Last year, Leigh Honeywell got a stark reminder of why she stopped going to the Defcon hacker convention.
The security expert, whose background at companies like Microsoft, Symantec and Slack brought her to the show for nearly a decade, was waiting for a friend at Bally’s Las Vegas Hotel and Casino, which played host to the conference. She had been standing there for a little more than 30 minutes before a man with a Defcon badge started hitting on her.
Honeywell told the stranger she wasn’t interested, but the pickup attempts just came on stronger.
“I ended up having to make a scene and be like, ‘back the fuck up, get away from me,'” Honeywell said, recalling the incident. “And this was midday, he was stone-cold sober and thought it was appropriate to get in my face. Life is just too short to put up with that kind of thing.”
This year, Honeywell decided she was above Defcon. Literally. She hosted her annual Ally Skills workshop 60 floors up in a massive suite at Caesars Palace, site of this year’s show. A large screen sat in the center of the room, with slides on how to improve diversity and acceptance in security ready to go. A glance out of the two-floor suite gave you a grand view of the Las Vegas strip.
About 20 people showed up this year, which Honeywell said was a great turnout.
Her workshop is one of many alternative events that have started popping up at Defcon, which some women don’t consider a safe environment. Silicon Valley already wrestles with sexism, with women in technology fighting uphill battles against pay gaps and lack of representation, and one former Google employee advancing the notion that women . But the security field and Defcon stand as particularly glaring examples of the problem.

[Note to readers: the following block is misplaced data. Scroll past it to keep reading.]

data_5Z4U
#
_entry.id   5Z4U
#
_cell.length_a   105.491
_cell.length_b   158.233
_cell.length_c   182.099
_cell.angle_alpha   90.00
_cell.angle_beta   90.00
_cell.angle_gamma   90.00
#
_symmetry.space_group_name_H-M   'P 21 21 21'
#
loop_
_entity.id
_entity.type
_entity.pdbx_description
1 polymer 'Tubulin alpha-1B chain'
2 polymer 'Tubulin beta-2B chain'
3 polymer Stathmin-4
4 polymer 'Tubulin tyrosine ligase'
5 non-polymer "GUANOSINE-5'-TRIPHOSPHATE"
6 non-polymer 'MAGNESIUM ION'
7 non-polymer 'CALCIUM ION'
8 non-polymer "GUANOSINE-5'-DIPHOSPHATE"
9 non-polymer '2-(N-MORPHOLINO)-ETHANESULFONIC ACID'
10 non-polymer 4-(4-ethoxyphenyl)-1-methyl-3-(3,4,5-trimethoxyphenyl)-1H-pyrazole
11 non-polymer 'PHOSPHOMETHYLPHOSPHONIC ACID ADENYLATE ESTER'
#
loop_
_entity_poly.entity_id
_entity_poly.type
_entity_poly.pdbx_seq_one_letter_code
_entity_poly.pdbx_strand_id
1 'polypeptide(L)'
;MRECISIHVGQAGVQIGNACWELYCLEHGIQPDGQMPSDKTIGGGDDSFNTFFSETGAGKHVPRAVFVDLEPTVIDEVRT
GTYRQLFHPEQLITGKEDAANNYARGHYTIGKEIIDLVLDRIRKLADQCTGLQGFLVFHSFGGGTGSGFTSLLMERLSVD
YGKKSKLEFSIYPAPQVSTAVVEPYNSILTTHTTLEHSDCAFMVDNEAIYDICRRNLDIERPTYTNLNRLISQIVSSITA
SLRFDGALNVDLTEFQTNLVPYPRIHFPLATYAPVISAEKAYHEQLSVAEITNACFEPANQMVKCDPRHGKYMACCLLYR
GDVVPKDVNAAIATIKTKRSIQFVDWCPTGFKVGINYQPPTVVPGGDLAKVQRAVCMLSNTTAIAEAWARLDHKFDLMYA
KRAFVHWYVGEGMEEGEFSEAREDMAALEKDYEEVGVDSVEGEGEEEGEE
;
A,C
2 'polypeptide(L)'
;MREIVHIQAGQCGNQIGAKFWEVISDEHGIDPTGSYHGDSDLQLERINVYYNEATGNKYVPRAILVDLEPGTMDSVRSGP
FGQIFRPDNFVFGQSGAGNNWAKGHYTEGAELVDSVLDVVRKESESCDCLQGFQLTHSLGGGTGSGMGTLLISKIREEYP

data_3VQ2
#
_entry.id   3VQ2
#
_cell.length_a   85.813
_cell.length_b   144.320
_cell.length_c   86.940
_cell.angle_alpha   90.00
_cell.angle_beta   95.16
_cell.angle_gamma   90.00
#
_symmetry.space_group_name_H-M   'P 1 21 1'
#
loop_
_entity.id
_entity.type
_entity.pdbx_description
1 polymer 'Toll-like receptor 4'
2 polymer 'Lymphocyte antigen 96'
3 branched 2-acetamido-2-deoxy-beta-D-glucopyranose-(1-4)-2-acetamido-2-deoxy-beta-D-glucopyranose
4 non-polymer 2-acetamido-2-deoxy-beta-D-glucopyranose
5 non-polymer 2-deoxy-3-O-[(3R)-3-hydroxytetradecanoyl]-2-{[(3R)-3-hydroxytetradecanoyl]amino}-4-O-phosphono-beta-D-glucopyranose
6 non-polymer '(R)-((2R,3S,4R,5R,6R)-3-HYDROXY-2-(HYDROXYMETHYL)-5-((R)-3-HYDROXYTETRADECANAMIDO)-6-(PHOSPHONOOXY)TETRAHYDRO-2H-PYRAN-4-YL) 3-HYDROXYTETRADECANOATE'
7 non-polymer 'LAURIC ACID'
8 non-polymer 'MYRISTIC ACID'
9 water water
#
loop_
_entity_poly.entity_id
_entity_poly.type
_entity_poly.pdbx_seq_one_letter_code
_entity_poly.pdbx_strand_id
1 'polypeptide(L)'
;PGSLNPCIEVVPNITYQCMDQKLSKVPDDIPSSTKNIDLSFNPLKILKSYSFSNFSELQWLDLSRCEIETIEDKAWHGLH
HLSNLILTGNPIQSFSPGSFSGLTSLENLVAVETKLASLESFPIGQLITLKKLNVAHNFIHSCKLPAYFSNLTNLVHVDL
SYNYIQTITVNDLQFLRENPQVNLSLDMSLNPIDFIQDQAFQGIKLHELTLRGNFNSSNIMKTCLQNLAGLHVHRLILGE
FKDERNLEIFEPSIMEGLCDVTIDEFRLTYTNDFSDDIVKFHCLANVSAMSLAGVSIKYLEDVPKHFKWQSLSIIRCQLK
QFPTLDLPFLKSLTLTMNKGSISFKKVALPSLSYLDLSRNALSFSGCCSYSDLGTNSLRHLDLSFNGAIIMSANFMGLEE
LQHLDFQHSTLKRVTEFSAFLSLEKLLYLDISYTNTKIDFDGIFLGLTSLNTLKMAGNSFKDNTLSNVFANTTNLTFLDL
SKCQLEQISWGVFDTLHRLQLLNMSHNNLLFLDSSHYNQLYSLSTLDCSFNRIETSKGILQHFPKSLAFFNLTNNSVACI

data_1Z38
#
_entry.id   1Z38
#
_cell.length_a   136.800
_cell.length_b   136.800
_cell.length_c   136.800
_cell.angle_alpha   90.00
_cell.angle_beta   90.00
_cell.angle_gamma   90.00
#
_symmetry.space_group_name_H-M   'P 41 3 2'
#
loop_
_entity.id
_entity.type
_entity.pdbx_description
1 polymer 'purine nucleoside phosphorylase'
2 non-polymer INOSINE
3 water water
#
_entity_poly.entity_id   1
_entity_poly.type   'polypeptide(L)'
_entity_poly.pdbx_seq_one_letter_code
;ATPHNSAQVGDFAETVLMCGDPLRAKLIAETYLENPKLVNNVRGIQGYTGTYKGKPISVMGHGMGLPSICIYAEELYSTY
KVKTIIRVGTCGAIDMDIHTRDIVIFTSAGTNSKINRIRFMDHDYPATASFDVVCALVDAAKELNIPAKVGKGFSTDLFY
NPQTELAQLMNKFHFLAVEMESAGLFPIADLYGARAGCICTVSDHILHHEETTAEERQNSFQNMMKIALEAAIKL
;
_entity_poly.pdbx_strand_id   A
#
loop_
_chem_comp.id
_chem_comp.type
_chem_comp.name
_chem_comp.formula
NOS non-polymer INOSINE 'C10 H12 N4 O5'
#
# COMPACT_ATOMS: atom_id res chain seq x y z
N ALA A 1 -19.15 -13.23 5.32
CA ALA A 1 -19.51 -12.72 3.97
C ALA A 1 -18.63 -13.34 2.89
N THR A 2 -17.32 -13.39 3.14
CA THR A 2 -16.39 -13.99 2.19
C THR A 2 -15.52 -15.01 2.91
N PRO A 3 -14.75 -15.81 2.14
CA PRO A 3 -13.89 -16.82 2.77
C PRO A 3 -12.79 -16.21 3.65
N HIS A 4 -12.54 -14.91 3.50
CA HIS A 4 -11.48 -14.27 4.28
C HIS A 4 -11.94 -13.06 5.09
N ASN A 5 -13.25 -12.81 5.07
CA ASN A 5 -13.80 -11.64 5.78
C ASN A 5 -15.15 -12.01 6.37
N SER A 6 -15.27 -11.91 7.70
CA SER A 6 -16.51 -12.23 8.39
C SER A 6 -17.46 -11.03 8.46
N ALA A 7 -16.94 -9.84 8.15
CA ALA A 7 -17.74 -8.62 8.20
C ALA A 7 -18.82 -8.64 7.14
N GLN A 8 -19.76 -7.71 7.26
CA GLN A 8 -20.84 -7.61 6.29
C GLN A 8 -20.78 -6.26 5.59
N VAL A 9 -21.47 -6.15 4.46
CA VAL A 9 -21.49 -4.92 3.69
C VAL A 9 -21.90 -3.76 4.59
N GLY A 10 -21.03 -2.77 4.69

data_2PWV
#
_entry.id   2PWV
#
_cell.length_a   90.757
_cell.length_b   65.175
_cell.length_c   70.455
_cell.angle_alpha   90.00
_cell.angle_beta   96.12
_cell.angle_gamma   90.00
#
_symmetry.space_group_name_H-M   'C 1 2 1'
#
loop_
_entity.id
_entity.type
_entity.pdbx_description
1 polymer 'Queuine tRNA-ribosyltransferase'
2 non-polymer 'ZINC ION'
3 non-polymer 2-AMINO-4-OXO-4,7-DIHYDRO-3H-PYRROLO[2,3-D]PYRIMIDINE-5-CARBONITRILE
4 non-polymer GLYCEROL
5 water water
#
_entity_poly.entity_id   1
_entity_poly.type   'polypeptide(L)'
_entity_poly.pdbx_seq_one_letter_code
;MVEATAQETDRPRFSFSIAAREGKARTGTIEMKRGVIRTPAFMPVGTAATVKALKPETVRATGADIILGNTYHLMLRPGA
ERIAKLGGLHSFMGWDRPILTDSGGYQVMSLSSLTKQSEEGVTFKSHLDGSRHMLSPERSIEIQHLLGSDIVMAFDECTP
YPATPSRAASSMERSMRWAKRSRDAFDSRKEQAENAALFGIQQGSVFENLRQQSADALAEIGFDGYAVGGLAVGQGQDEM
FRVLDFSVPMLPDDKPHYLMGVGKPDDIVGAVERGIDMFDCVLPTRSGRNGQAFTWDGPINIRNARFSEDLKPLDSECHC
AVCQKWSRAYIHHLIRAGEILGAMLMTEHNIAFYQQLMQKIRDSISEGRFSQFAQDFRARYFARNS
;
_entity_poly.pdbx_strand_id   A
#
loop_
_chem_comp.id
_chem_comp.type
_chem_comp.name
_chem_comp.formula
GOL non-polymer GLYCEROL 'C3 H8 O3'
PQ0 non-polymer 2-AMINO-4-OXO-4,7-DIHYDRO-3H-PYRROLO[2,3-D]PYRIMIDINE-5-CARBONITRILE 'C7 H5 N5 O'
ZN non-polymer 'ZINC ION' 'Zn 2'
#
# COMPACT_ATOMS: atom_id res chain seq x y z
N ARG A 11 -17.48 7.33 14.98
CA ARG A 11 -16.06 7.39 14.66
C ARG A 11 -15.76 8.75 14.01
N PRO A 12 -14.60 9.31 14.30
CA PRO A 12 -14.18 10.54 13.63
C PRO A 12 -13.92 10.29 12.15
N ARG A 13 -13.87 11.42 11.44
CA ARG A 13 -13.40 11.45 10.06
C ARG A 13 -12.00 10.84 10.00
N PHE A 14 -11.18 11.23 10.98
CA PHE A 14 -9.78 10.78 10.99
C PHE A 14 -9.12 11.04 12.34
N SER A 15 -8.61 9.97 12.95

Women in cybersecurity make up only 11 percent of the workforce, and all of them earned less than men at every level in 2016, according to the Global Information Security workforce study.
More than half of women in cybersecurity have reported discrimination, according to the same report. Honeywell had experienced enough to stop going to Defcon entirely four years ago.
“I don’t know if it was a single moment, more so an accumulation of paper cuts over the years,” Honeywell said.
So instead of putting up with Defcon’s problems, Honeywell decided to host her own event during the conference, inviting people who were also sick of the same issues and wanted somewhere better to be.
This year Honeywell hosted her fourth Ally Skills workshop, which she also teaches at conferences around the country. People sat attentively as she talked about what it meant to be an ally, tackling privilege in security and guiding others to help make the cultural shift.
There’s also the Diana Initiative, co-founded by Cheryl Biswas at last year’s Defcon, when it was originally known as Tiaracon.
The program hosted a series of speakers, workshops and parties during Defcon, also in a suite several floors above the hacker gathering. It featured workshops on reporting sexual harassment to human resources and creating an inclusive environment for start-ups.